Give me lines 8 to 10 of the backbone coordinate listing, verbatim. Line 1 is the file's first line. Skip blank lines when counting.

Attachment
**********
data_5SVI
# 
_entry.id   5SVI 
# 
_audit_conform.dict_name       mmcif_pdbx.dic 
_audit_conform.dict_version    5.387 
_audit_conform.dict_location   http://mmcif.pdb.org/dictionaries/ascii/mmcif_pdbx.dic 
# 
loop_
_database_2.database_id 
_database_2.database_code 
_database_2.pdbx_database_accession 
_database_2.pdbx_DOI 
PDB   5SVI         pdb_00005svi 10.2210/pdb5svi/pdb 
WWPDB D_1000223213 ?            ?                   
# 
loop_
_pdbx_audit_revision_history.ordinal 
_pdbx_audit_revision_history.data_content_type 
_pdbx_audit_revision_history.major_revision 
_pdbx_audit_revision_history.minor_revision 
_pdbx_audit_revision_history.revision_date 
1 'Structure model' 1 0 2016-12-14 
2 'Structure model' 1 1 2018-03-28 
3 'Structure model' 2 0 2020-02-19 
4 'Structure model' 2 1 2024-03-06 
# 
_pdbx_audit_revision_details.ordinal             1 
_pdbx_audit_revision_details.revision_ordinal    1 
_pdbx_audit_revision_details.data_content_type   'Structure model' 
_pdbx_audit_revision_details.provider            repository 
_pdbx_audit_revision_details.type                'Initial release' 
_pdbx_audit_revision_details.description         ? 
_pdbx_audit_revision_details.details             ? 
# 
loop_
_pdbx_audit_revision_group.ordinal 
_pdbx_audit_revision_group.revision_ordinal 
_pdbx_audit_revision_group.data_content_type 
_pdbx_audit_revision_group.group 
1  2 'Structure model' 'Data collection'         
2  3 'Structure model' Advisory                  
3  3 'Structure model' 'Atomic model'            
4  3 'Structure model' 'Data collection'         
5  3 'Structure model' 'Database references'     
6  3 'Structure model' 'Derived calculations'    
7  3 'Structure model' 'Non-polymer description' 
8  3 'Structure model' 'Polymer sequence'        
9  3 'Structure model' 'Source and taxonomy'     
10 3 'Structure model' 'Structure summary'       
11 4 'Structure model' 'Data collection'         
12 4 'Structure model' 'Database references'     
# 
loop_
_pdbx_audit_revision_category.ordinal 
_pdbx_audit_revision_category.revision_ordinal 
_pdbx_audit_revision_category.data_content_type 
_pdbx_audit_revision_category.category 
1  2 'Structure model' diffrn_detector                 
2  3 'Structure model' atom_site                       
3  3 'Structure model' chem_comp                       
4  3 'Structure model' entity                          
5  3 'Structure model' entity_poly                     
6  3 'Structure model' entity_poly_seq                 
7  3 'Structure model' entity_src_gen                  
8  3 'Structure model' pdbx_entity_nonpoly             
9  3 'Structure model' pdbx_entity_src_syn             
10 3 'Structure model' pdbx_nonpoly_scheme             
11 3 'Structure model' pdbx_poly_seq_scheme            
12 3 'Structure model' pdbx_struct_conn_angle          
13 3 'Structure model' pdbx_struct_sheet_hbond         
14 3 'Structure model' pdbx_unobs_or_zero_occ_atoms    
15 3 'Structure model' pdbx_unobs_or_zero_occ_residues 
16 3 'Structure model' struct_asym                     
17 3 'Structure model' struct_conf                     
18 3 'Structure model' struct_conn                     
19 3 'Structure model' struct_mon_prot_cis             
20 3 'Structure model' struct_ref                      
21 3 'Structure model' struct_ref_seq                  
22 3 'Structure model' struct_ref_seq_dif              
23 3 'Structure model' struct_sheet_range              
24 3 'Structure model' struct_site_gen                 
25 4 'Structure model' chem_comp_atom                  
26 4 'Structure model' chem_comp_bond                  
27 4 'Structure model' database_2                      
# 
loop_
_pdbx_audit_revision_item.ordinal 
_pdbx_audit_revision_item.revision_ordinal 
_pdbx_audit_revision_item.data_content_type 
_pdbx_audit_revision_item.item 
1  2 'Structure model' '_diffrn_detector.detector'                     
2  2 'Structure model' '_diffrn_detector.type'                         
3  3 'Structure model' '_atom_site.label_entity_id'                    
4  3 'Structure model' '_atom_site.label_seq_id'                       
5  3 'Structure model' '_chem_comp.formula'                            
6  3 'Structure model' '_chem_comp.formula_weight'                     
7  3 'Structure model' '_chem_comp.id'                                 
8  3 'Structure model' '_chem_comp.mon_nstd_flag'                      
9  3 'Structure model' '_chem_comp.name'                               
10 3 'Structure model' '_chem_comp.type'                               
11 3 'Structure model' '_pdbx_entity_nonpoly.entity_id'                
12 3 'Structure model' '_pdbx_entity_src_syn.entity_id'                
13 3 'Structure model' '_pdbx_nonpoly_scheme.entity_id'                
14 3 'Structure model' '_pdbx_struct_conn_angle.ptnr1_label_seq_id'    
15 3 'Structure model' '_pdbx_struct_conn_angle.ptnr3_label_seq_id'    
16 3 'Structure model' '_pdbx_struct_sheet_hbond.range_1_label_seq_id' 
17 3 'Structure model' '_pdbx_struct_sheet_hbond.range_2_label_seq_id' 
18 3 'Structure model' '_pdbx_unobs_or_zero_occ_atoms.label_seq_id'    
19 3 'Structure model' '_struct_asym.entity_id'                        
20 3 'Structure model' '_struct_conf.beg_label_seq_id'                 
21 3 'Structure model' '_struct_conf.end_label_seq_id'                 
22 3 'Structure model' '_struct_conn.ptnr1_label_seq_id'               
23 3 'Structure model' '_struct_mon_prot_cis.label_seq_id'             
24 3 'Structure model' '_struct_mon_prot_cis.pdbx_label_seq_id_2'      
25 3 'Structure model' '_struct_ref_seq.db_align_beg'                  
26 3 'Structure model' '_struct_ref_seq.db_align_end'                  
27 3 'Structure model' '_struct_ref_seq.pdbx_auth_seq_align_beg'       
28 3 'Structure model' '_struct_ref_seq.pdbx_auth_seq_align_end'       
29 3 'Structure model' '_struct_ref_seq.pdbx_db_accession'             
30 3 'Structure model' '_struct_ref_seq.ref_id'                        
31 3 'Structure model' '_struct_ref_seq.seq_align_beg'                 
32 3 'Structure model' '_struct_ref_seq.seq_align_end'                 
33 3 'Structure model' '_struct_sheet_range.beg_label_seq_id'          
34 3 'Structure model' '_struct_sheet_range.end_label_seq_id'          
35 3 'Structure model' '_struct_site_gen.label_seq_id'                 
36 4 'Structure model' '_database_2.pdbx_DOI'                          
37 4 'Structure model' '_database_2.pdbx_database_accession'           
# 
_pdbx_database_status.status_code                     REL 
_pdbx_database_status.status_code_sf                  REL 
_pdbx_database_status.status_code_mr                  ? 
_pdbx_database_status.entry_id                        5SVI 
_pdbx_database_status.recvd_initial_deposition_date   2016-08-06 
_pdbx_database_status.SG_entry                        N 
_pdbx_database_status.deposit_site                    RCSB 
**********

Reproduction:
# 
loop_
_database_2.database_id 